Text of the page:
The weekend was beautiful. There were times I got that little nervous feeling down in my core, but nothing like stepping on the starting line of a major race back in the day. It surprised me, really. How calm my nerves were about the whole thing. The night before I was shoveling river rock for my parent's landscaping and eating pizza. I was sure I wouldn't be able to move my arms in the morning.
I got up. Threw on my little black spandex shorts, sports bra, and tank top. It was time to go. I was surprisingly limber and not an ounce sore from the previous day's activities.
I got a nice little surprise that my support group just grew a little bigger. Snacks packed for the rug rats and water packed for me.
This is where the funny comes in. We (my little Sharp family) don't do anything without an ounce of funny even if we don't realize it is funny at the time.
Dale and I don't do so well with riding together when we kind of know where we are going. It usually turns out that we don't actually know where we are going. Long story short we got there later than I had planned. On the way I was thinking what I would do for a warm up.
Did I mention I wasn't officially registered yet? We were warned that parking would be limited. So, we parked about a mile away. My warm up? A 35 pound shuffle footed toddler on my back as I walked as fast as I could through the rolling hills to the pavilion to register. I was sweating and warmed up well.
Did I mention I forgot to tell Dale where to meet me when I raced through those hills while he was left behind strolling the destroyer (our baby) and our almost 6 year old? No? Well, yeah.
I registered. Got little Nayners a balloon and searched like crazy to find that dark headed guy with a stroller and a 6 year old.
"5kers you need to get to the starting line."
"Where the hell is Dale?"
"Where the hell is the starting line?"
"Come on, Nayners. Sorry I have to drag you around like this."
"Am I seriously going to have to run this race with a 3 year old on my back?"
There he is.
"Where were you?"
"At the starting line. I figured you would be down there."
"Where's the starting line?"
"Over there everyone has started. They are running up the hill now."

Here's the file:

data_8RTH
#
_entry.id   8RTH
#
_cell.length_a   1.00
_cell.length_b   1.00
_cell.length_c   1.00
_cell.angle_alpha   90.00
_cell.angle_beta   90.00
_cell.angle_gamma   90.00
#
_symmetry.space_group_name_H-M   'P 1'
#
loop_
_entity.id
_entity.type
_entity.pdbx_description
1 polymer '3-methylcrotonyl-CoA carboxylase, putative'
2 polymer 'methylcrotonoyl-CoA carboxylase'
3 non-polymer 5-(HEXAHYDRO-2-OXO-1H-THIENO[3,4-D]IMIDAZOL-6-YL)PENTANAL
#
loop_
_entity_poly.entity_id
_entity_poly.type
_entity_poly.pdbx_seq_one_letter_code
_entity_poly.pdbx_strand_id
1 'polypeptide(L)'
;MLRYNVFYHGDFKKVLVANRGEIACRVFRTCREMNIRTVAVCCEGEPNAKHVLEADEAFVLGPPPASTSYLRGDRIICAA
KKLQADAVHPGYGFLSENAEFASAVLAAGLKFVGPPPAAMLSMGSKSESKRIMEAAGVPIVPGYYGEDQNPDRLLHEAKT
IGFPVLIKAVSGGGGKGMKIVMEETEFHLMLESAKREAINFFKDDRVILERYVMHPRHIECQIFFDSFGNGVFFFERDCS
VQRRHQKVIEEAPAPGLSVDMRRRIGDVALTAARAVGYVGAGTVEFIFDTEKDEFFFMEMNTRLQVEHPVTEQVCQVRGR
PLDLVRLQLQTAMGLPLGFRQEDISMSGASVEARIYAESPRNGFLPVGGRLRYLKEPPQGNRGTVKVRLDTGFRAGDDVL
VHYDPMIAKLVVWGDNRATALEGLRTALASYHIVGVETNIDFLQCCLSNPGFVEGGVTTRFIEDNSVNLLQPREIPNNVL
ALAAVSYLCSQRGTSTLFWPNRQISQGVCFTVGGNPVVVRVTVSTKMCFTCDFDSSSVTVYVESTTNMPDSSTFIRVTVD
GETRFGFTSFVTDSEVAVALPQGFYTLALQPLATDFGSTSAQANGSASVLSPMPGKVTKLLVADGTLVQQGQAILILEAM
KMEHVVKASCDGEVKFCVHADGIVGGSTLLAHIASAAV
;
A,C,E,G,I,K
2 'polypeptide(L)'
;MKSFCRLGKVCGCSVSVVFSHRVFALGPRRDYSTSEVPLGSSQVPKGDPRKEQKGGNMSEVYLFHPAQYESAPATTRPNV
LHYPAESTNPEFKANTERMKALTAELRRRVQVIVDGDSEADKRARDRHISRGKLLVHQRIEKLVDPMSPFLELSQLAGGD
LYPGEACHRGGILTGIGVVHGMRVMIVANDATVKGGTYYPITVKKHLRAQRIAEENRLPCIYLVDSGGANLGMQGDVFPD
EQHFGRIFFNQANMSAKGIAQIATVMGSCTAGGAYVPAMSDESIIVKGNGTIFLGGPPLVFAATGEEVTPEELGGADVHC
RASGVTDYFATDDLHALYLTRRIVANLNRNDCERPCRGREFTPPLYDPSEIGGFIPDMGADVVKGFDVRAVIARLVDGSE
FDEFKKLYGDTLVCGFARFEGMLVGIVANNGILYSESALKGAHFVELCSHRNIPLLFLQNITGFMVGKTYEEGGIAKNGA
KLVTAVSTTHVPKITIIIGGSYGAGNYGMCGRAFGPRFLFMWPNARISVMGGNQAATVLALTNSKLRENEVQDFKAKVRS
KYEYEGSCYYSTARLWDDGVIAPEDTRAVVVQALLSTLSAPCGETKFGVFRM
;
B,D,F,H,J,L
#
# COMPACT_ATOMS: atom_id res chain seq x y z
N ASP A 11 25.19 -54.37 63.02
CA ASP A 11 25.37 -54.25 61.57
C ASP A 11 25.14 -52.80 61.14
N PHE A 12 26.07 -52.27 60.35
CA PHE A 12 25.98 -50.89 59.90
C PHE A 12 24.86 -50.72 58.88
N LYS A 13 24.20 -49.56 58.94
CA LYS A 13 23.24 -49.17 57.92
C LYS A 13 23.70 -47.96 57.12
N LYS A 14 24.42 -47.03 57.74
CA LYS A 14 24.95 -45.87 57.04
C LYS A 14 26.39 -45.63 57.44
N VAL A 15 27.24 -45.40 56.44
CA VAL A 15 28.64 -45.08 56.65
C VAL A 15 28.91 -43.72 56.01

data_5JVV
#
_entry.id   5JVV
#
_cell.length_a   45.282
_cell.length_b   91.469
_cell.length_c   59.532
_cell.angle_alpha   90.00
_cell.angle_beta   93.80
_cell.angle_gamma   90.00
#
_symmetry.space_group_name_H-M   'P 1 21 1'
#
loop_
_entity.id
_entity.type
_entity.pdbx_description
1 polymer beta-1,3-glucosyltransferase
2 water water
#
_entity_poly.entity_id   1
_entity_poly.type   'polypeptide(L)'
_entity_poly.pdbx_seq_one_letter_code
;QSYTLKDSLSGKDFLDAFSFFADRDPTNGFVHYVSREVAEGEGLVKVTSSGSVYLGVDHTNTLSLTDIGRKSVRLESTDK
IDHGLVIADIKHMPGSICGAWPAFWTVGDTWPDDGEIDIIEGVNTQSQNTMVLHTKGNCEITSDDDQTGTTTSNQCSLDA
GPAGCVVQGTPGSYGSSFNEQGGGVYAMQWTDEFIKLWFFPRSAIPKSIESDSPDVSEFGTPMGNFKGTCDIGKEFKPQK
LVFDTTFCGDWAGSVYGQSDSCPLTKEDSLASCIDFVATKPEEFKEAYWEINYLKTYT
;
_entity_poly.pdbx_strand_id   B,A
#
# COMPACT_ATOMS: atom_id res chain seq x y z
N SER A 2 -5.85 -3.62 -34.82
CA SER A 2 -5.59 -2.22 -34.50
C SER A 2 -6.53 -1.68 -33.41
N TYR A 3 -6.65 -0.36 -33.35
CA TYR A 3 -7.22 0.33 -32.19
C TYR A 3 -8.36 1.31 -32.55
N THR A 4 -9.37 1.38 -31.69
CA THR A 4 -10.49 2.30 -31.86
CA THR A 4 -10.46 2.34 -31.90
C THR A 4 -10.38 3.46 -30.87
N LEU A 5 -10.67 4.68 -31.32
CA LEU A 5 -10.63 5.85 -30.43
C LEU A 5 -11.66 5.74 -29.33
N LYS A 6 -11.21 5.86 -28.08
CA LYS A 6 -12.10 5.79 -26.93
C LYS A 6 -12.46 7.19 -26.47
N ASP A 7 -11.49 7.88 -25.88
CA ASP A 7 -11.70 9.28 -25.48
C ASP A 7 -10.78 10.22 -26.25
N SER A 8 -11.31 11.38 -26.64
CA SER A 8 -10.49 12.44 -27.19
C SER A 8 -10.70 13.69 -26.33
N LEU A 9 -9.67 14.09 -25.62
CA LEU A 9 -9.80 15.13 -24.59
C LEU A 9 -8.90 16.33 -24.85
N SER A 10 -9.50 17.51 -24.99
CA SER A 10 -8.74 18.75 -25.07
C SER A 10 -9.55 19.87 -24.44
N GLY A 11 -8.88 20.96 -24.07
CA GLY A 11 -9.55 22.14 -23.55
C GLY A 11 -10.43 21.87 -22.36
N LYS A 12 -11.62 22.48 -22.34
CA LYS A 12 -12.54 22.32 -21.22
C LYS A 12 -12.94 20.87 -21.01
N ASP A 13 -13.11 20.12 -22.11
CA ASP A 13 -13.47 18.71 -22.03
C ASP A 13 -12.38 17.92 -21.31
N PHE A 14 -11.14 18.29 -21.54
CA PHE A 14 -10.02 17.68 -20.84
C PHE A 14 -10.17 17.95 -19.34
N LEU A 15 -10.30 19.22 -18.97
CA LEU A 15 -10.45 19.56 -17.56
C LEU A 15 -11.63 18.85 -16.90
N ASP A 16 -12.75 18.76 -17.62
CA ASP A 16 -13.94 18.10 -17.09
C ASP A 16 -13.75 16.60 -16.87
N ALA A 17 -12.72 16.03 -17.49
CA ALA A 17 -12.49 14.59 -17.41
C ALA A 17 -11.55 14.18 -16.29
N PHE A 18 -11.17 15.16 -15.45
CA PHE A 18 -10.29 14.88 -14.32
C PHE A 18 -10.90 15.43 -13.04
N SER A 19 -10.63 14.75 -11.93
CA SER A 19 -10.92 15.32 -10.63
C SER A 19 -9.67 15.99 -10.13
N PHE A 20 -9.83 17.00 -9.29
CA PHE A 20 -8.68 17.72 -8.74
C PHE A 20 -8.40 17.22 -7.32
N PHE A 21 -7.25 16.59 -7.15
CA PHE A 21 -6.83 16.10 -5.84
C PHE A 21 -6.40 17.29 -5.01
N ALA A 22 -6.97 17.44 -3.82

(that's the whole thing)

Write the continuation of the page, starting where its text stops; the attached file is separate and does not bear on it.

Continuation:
As I ran down the hill I was pinning my tag on my shirt. Saying a few choice words and about to throw in the towel. I think tears might have welled up in my eyes. I'm pretty sure that I was the last person to start the race.
But, I was here to do something I haven't done in a long time and I was determined to get it done. About 400 meters up the hill I heard, "Whew! You go girl!" from a lifetime familiar voice. I looked up, the scowl still on my face to see my parents there on the corner cheering me on. That's all I needed.
My mind shifted to what I was doing and why I was doing it. I've got this. I left the pissed behind and started weaving in and out. Some walkers, some joggers. Some sharing conversation, cheering each other on. Some pushing their kids in strollers, some running with their kids. I was inspired. Keep pushing. Keep going. I found a couple weaving in and out as they were pushing their son. The mom, the nicest runner I've ever met. Encouraging everyone they passed and thanking every officer blocking the neighborhood streets. I paced with them. At the 2 mile mark my stomach was cramping a bit and I asked what time the nice mom had. 9 something. Huh? What does that tell me. When did I start? She means 9:00, right? I was hoping for some kind of split, but it wouldn't have mattered. I started after her anyway. I was running blind.
"I hope you don't mind my annoying breathing following you. I haven't ran one of these in a long time." As our feet pounded down the tree lined streets.
We pounded on.
"800 meters left. 800 left" a woman on the side was shouting. Encouraging us that we were almost there and to keep going.
800 I've got a little over 2 minutes of running left. My mind still thinks I'm competitively running.
Still weaving in and out of people. Some old, some young. Some really young ones passing me from time to time. A girl and her dad stick out in my mind. He was encouraging her. "We're right where we need to be. We're almost done. Hang in there."
As I passed her our eyes met. She was probably 10 and looked like she was ready to walk. "You're almost there. You're doing a great job." I couldn't help but join in on the encouragement and she was polite enough to thank me.
Down the hill and around the corner. The finish line just up the hill and around another corner. There was a family I was coming up on. They were pushing what seemed to be their son in a wheelchair who was wearing a helmet. I was inspired right when I needed to be. But I couldn't muster up anything to open my mouth and encourage them on. Sometimes that's what gets me the most. That I can't open my mouth and encourage someone or tell them what they mean to me when they touch me the most. I'm still working on it.
This is why I'm doing this and he's out here. He's out here doing it too.
As I rounded the corner the crowd getting thicker and thicker cheering and screaming.
"Great job. You did it. You're almost there."
It still gets me a little emotional.
My mind flashed back to all the years I was fortunate enough to run the anchor leg in many a relay race.
Up the hill and to the finish line. My eyes glanced up to that time on the finish line and my ears heard another familiar voice.
To be continued...